Viewers can see rhymes from The Original Mother Goose online for free at oldpicturebooks.com and decide for themselves...

READ REVIEW

MOTHER GOOSE ORIGINAL I

Mother Goose rhymes paired with vintage illustrations lose something in translation to an interactive format.

There’s something magical about opening an early 20th-century Volland edition of fairy tales or nursery rhymes illustrated by Richardson. The elegant, old-fashioned drawings are meticulously outlined in pen and feature a pleasing palette of colors and beautiful rural landscapes. The Original Mother Goose is a stunning classic that warrants a careful touch when converting to a new platform. Unfortunately, this particular app’s enhancements feel clumsy, out of place and sometimes jarring set against the gorgeous illustrations. Some of the pages work better than others, such as the "Dickery Dickery Dock" page, where viewers can move the clock’s hands, and the "Old King Cole" page, where the violins produce lovely sounds. Others are less successful. The front of the dog detaches disconcertingly from his back end in "Old Mother Hubbard," and Little Boy Blue's snore is more laughable than believable. The narration is a bit shrill, and the sound quality is tinny. Navigation is abetted by a pull-down bookmark in the upper corner of the pages that brings viewers back to a menu from which they can choose any of the 13 rhymes, but page turns are very slow.

Viewers can see rhymes from The Original Mother Goose online for free at oldpicturebooks.com and decide for themselves whether a simple, amateur reading at home can create more magic than this app. (iPad storybook app. 2-7)

Pub Date: Oct. 5, 2011

ISBN: N/A

Page Count: -

Publisher: Our House Interactive

Review Posted Online: Nov. 16, 2011

Kirkus Reviews Issue: Dec. 1, 2011

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THE WONKY DONKEY

The print version of a knee-slapping cumulative ditty.

In the song, Smith meets a donkey on the road. It is three-legged, and so a “wonky donkey” that, on further examination, has but one eye and so is a “winky wonky donkey” with a taste for country music and therefore a “honky-tonky winky wonky donkey,” and so on to a final characterization as a “spunky hanky-panky cranky stinky-dinky lanky honky-tonky winky wonky donkey.” A free musical recording (of this version, anyway—the author’s website hints at an adults-only version of the song) is available from the publisher and elsewhere online. Even though the book has no included soundtrack, the sly, high-spirited, eye patch–sporting donkey that grins, winks, farts, and clumps its way through the song on a prosthetic metal hoof in Cowley’s informal watercolors supplies comical visual flourishes for the silly wordplay. Look for ready guffaws from young audiences, whether read or sung, though those attuned to disability stereotypes may find themselves wincing instead or as well.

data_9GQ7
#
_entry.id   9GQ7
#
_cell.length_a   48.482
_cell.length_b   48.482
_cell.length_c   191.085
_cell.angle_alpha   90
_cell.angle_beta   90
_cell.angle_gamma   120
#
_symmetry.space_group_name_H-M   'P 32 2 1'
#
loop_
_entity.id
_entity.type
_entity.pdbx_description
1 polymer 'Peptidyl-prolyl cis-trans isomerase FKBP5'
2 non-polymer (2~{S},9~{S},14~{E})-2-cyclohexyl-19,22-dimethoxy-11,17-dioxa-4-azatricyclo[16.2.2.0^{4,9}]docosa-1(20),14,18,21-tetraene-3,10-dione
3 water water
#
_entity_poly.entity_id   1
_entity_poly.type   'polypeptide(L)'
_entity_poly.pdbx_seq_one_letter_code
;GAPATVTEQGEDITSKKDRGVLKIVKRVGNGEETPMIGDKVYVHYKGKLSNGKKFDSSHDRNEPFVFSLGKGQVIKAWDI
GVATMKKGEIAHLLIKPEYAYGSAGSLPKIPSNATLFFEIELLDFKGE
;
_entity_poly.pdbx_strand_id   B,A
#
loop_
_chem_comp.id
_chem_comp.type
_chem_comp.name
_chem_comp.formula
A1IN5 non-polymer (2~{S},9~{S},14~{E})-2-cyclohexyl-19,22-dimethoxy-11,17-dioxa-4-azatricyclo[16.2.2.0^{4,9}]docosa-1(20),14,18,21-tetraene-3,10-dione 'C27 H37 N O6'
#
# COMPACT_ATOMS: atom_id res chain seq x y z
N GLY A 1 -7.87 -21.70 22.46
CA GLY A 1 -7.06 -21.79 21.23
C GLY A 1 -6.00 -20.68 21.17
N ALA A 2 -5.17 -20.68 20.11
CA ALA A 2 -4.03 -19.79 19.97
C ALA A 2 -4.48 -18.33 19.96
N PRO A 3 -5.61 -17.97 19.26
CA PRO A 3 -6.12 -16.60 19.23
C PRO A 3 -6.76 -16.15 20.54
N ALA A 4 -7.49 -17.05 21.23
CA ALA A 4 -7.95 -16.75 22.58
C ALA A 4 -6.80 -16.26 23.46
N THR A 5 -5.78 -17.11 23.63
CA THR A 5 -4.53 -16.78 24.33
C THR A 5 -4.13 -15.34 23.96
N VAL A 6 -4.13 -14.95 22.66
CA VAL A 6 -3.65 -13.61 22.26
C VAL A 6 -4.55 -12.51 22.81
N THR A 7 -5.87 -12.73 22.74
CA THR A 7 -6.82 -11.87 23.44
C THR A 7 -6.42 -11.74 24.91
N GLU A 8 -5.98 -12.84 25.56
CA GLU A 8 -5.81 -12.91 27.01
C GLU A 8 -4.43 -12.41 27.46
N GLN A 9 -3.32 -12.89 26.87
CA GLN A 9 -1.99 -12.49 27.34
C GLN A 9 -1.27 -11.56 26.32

Hee haw. (Picture book. 5-7)

Pub Date: May 1, 2010

ISBN: 978-0-545-26124-1

Page Count: 26

Publisher: Scholastic

Review Posted Online: Dec. 29, 2018

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A sweet reminder that it’s easy to weather a storm with the company and kindness of friends.

GOOD NIGHT, LITTLE BLUE TRUCK

Is it a stormy-night scare or a bedtime book? Both!

Little Blue Truck and his good friend Toad are heading home when a storm lets loose. Before long, their familiar, now very nervous barnyard friends (Goat, Hen, Goose, Cow, Duck, and Pig) squeeze into the garage. Blue explains that “clouds bump and tumble in the sky, / but here inside we’re warm and dry, / and all the thirsty plants below / will get a drink to help them grow!” The friends begin to relax. “Duck said, loud as he could quack it, / ‘THUNDER’S JUST A NOISY RACKET!’ ” In the quiet after the storm, the barnyard friends are sleepy, but the garage is not their home. “ ‘Beep!’ said Blue. ‘Just hop inside. / All aboard for the bedtime ride!’ ” Young readers will settle down for their own bedtimes as Blue and Toad drop each friend at home and bid them a good night before returning to the garage and their own beds. “Blue gave one small sleepy ‘Beep.’ / Then Little Blue Truck fell fast asleep.” Joseph’s rich nighttime-blue illustrations (done “in the style of [series co-creator] Jill McElmurry”) highlight the power of the storm and capture the still serenity that follows. Little Blue Truck has been chugging along since 2008, but there seems to be plenty of gas left in the tank.

A sweet reminder that it’s easy to weather a storm with the company and kindness of friends. (Picture book. 3-6)

Pub Date: Oct. 22, 2019

ISBN: 978-1-328-85213-7

Page Count: 32

Publisher: HMH Books

Review Posted Online: June 23, 2019

Kirkus Reviews Issue: July 15, 2019

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